And so I told him about some things that were bothering me. Some uncertainties that had crept into my life which had made me doubt myself. I wouldn’t say that I was having a pity party for myself, but … ok, I actually WAS. It was pitiful how much self-pitying was happening at this really not fun party. To which I had invited nobody but myself. It felt only right to finally extend an invitation to my father.
I recently switched my therapist. The last one was nice enough, but I think that was partly it. She was way too nice. I want to leave therapy feeling challenged and introspective and not just have someone validate everything I say by nodding their head at me the whole time. I mean, it’s nice to have someone tell you you are right about everything, but that’s not therapy. That’s just friendship for hire.
And even my friends never tell me I am right about everything right away, so, as I scratch my head, I still wonder what you call therapy where you just talk to someone who tells you your shit doesn’t stink. I don’t know the technical term, but I think I can at least say it’s a big waste of my freaking time.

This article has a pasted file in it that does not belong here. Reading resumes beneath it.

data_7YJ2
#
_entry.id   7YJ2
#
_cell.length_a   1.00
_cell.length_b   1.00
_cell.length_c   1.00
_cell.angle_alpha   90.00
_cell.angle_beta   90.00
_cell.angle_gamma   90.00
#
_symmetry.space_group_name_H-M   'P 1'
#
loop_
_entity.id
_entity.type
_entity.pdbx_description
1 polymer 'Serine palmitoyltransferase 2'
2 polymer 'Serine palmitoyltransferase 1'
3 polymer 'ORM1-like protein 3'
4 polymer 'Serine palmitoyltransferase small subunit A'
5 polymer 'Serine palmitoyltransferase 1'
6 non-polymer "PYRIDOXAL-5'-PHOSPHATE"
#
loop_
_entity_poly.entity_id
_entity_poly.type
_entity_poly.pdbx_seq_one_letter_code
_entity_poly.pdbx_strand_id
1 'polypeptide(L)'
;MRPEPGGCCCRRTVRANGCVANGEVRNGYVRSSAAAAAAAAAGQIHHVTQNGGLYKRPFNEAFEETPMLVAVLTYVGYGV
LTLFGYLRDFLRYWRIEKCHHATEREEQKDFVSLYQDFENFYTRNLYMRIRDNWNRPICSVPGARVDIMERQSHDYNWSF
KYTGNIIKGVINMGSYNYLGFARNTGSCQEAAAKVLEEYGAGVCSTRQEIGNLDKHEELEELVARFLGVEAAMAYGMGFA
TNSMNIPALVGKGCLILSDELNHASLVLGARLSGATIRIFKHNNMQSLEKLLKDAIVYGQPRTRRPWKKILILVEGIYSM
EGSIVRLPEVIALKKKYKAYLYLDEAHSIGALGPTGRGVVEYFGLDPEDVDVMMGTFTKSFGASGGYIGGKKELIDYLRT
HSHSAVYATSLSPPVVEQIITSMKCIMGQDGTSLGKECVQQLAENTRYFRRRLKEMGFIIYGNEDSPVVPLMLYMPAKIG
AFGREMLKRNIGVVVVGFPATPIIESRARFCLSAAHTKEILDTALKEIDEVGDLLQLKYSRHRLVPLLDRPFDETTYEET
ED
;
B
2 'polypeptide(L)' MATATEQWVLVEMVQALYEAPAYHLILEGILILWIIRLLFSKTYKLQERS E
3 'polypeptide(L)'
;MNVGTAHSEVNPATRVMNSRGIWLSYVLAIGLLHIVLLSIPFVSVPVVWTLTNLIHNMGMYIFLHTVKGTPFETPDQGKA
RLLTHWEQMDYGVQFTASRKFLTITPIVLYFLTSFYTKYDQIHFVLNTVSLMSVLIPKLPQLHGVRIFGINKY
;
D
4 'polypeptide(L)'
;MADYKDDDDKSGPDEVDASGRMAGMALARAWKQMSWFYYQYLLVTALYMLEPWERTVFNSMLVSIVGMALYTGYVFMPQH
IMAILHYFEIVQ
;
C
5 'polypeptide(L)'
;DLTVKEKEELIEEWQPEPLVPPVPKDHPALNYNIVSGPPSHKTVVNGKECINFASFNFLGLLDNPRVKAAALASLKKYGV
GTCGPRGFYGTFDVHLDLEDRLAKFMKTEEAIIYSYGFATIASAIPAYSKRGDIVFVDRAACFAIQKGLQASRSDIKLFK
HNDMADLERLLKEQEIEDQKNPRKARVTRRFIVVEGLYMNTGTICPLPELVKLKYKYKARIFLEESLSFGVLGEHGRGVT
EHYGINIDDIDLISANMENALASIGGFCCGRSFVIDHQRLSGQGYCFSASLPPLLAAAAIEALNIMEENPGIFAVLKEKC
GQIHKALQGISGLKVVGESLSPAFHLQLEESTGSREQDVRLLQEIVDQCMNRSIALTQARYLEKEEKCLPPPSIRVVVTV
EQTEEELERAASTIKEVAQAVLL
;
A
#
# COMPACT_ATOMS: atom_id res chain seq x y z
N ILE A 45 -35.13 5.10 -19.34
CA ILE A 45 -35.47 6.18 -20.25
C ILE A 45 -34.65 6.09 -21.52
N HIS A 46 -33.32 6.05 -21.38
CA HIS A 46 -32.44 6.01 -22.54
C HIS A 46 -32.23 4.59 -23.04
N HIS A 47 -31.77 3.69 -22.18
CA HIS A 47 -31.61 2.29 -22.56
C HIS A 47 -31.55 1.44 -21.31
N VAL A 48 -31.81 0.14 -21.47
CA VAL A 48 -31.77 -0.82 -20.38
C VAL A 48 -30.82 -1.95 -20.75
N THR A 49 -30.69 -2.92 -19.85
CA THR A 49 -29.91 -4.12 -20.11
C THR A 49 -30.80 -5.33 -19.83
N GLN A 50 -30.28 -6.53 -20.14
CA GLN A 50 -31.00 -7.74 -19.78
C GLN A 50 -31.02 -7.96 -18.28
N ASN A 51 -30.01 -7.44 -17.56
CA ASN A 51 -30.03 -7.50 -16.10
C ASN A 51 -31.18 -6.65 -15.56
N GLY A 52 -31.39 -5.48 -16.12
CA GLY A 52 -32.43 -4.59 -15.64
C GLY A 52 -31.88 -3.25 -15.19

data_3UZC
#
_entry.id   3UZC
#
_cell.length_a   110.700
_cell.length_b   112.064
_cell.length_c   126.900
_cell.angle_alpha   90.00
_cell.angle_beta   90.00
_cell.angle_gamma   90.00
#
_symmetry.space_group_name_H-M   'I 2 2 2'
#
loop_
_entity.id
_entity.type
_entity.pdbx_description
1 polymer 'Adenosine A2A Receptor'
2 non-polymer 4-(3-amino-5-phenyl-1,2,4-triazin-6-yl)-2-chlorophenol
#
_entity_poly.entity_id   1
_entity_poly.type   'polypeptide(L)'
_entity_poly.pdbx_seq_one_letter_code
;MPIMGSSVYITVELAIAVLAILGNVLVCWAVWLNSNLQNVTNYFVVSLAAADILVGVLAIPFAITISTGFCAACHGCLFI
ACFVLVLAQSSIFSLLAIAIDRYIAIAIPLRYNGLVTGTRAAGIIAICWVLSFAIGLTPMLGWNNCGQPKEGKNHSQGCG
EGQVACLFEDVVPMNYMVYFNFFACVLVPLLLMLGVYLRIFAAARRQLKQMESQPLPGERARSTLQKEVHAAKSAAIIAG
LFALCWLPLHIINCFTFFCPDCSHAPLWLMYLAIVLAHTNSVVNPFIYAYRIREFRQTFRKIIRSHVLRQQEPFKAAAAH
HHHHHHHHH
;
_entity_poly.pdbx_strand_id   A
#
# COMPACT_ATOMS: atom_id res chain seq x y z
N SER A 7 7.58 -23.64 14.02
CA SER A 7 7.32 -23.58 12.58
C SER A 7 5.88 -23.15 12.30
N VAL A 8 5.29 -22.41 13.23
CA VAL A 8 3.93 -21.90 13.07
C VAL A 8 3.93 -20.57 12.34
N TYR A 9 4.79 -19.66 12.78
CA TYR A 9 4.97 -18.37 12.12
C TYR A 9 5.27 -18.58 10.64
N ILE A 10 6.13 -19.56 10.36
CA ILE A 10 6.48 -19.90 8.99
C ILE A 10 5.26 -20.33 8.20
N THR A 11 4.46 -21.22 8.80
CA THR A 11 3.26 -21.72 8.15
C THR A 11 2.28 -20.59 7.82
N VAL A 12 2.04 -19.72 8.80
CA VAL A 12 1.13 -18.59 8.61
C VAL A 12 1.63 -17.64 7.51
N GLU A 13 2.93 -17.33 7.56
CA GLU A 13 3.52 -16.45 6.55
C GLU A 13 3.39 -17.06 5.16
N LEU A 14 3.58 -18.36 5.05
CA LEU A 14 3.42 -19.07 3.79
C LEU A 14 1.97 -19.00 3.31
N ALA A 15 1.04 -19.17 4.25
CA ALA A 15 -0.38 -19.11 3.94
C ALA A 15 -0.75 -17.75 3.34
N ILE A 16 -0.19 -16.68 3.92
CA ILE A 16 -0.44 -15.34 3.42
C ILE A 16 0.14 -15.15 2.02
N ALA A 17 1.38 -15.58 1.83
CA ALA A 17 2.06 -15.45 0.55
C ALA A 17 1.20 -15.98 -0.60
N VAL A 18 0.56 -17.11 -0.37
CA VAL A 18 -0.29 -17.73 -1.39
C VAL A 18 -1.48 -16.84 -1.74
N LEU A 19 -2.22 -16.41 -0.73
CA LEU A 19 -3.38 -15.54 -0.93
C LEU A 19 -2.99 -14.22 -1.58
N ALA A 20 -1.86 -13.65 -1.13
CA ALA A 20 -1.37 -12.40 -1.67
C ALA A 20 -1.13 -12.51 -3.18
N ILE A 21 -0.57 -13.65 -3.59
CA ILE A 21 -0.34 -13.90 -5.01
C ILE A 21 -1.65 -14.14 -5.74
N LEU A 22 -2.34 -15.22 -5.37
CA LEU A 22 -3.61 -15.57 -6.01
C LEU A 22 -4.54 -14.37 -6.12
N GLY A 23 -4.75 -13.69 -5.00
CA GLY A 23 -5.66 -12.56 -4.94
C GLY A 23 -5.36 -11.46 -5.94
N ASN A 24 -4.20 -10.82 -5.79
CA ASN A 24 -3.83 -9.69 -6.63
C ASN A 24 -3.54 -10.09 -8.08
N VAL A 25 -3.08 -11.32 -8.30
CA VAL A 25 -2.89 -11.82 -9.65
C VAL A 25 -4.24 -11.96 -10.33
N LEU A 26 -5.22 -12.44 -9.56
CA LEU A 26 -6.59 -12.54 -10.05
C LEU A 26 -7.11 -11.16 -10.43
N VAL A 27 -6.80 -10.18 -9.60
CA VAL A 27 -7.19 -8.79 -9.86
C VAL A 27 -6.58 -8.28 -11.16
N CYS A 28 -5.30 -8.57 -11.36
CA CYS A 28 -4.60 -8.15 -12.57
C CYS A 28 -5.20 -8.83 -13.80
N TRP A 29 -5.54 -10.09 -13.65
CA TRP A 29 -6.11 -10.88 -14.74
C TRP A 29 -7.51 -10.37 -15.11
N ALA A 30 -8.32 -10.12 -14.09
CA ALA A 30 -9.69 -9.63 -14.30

A few weeks ago, I read a post online that had gone viral called, “My Wife is Not the Same Woman I Married,” by blogger Matt Walsh. As with other posts of his which I have read, this one started with him getting angry at something a stranger in a grocery store said to him, which makes total sense because I love picking fights with people I don’t know next to the candy section of the checkout line.
It’s apparent to me that the way to become a viral blogger is to start by looking for material by starting fights at Target and Walgreen’s.
I read the post, because I wanted to know what all the fuss was about. In it, he writes about his contempt for Americans who romanticize divorce and especially those who use the argument that people change. Yes, he agrees. People change and it is our responsibility to adapt to these changes if we have made a commitment in marriage.
As soon as I heard that recognizable buzz soar past my ears in the kitchen, I knew we had a fly in the house. This would not be a huge problem for most people but I become slightly obsessive when a fly is loose in the house, especially if it’s loud and keeps getting all up in my business.
This one was so loud and so big that Shaila announced she thought we had a bee in the house. Well, she didn’t really announce it. She screamed it at a decibel meant only for small animals. Perhaps the fly itself.